“So the question is how to most constructively play a role and sometimes the best way to play a role is to push and put hard truths to your friends and help them recognize the scale of the problem and what needs to be done. At the same time, we’re working to objectively help devise some solutions, both in the short and longer term, through a variety of channels. The central bank channel is a very objective, evidence-based, even-keeled set of discussion, as you would expect. We have very intense financial cooperation with the Europeans, including major swap lines between the Bank of Canada and the European Central Bank, which could help provide liquidity and other things if that was necessary.”

ON EUROPEAN LEADERSHIP

“We are encouraged, I am encouraged, by the seriousness with which European leaders are taking the situation. The scale of potential measures that are under consideration, the increased understanding of the timeline and underlying drivers of the issue and one just has to recognize that we’re dealing with 17 sovereign nations who are making very, very big decisions in a very short period of time. So I’ll leave it at that.”

“It’s a mistake to underestimate the resolve of European leaders to address these issues.”

ON FLEXIBILITY IN THE EU:

“A number of these economies have to get much more flexible, even more open, because they’re going to be in a system, even if with some form of fiscal union where they have to make the kind of adjustments that are made every day here in Atlantic Canada, northern Canada and Western Canada in order to rebalance our economy, because productivity rates are shifting all the time in our economy as well. And so there’s got to be a reaction to that, and that’s what you’ll need to see in Europe as well. And without changing the institutional structure there they won’t be as flexible as they need to be.”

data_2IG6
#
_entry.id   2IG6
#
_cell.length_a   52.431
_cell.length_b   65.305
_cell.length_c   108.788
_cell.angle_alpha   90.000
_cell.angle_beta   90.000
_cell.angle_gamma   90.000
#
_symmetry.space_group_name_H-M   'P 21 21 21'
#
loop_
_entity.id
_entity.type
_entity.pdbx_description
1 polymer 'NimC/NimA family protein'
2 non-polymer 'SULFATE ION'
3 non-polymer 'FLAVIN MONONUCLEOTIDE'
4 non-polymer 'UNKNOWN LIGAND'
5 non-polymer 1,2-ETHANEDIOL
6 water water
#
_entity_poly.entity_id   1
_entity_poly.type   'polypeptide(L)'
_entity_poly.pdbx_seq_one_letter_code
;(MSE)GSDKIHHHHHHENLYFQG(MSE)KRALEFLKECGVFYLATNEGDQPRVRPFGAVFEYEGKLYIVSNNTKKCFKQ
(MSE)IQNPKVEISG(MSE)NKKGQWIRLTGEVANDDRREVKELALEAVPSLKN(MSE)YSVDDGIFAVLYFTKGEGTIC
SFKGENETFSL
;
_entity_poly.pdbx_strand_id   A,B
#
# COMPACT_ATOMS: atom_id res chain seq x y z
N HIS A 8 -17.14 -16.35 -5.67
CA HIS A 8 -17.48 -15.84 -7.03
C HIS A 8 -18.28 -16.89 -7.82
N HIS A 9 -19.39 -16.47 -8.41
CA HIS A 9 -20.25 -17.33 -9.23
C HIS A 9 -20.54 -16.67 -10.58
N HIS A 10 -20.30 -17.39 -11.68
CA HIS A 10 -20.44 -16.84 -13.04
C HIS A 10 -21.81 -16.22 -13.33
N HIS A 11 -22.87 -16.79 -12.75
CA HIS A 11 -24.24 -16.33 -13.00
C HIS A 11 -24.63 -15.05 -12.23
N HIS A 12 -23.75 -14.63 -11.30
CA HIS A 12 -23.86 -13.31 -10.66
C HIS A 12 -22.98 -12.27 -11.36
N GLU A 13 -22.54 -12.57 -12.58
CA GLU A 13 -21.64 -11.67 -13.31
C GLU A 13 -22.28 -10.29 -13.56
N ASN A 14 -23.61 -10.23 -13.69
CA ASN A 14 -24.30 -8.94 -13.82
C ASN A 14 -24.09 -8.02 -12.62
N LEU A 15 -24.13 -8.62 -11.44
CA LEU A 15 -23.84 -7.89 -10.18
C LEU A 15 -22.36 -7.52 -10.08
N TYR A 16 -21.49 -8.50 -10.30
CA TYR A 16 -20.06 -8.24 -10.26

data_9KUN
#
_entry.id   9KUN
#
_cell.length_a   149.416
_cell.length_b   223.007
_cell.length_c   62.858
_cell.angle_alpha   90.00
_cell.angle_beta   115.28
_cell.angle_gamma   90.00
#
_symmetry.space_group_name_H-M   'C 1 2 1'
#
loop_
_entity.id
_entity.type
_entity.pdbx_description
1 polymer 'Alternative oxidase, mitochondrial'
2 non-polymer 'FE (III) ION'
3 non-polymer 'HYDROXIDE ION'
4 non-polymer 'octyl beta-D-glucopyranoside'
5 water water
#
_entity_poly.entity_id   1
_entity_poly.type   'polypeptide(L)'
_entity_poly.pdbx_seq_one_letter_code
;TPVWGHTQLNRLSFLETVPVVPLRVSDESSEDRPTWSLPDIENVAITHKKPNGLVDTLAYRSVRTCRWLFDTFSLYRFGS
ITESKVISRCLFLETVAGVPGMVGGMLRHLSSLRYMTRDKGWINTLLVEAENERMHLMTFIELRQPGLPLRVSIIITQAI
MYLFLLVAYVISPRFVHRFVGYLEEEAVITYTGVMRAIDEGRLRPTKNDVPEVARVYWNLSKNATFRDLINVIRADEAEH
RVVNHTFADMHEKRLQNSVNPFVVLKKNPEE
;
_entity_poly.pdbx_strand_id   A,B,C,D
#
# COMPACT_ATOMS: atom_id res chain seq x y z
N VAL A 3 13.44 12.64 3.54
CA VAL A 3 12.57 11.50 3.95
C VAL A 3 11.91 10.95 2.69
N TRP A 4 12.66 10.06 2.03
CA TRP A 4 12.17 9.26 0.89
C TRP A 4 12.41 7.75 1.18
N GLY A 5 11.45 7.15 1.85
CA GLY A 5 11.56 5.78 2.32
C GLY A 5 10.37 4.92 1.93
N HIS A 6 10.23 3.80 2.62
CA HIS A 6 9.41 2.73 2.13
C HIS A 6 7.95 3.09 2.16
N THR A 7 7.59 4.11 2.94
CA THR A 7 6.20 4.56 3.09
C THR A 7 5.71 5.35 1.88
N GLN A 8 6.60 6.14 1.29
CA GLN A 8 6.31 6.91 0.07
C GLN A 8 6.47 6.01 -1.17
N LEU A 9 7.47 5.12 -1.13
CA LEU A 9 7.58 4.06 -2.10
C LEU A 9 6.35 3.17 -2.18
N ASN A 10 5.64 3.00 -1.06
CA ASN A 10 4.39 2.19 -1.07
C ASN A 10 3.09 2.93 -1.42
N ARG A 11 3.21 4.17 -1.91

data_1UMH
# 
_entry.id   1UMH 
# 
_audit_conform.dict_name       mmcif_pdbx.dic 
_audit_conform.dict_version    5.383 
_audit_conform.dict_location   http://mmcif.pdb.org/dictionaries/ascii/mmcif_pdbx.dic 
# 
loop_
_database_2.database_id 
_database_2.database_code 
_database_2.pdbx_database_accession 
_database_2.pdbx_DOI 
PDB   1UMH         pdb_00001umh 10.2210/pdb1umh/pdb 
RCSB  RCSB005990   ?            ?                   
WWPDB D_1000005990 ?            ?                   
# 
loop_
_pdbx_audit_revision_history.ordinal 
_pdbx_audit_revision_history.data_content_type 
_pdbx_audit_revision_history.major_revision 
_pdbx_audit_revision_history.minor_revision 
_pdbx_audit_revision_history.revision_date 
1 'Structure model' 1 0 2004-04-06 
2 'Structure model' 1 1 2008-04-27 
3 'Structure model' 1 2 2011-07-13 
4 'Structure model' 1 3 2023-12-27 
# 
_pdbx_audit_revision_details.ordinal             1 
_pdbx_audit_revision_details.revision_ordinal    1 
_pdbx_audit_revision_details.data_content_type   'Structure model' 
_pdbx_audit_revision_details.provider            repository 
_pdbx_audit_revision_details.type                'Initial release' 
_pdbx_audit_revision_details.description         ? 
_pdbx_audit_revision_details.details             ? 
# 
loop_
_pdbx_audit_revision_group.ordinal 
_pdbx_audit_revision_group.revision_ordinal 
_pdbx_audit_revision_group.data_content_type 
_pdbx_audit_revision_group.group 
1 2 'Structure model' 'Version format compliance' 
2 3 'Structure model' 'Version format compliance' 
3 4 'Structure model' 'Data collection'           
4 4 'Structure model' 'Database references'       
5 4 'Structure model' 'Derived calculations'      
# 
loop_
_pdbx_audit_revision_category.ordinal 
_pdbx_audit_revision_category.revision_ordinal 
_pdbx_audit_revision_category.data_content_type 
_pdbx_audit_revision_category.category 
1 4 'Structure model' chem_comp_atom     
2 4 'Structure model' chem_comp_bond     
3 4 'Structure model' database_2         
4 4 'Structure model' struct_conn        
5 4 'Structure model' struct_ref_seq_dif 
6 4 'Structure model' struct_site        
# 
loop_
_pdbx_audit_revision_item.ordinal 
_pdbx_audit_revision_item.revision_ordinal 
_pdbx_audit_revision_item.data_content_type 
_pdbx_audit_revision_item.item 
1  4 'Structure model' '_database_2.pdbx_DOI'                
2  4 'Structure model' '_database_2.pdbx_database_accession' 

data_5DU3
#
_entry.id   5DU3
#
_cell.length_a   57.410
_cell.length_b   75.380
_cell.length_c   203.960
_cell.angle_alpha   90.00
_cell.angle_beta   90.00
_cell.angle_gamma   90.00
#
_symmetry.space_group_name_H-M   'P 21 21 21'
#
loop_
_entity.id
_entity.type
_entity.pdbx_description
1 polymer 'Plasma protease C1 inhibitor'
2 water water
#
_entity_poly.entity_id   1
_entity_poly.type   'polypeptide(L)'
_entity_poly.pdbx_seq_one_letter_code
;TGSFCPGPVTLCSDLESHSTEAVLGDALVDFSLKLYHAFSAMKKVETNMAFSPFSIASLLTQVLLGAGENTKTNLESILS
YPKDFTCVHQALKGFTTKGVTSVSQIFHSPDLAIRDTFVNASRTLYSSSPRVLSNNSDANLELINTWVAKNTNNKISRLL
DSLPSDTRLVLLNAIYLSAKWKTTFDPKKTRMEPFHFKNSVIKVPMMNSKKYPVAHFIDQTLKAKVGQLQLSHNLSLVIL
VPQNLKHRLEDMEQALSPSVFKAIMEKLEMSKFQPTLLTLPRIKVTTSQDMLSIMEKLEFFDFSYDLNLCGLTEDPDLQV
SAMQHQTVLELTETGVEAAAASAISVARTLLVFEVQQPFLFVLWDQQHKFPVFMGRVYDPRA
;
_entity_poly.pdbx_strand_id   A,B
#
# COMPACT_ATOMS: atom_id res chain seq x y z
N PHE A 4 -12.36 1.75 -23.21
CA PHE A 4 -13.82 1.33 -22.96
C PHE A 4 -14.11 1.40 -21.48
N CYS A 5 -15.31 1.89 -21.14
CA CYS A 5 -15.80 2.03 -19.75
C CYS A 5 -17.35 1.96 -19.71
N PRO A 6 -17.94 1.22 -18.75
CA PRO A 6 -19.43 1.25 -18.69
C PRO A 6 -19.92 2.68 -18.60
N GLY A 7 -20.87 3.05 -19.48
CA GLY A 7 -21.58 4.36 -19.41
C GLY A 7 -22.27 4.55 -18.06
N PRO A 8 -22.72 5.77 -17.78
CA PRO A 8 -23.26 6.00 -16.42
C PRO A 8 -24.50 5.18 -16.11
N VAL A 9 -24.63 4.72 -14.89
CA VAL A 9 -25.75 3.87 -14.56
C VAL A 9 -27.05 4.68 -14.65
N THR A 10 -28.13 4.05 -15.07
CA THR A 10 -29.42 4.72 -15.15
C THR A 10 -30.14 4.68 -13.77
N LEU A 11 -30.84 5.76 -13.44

ON AN EU BANKING UNION:

“I think that in order to have, and I’m not alone in this, it is a view that would be shared by most of if not all of the principals in Europe, by which I mean heads of state and central bankers, that to have a durable monetary union it does require first a banking union, which is what’s being discussed right now. That’s necessary.”

ON AN EU FISCAL UNION:

“It will likely require some form of fiscal union, but it’s impossible politically, or inappropriate politically to have a form of fiscal union by the back door. That requires the political imprimatur and the clear political decision in order to build that fiscal union.”

“And part of what is so challenging and difficult about the adjustment, it’s not the will to do that, but it’s the sequencing of these various measures.”

ON QUANTITATIVE EASING:

“I would say that the evidence from the U.S., the evidence from the U.K., to some extent from Switzerland where they’ve done in it in a slightly different way but the same concept, has been that these policies are effective. They do provide additional stimulus. Calibration is always an issue and in the fullness of time one always has to look at exit issues as well. But they are effective.”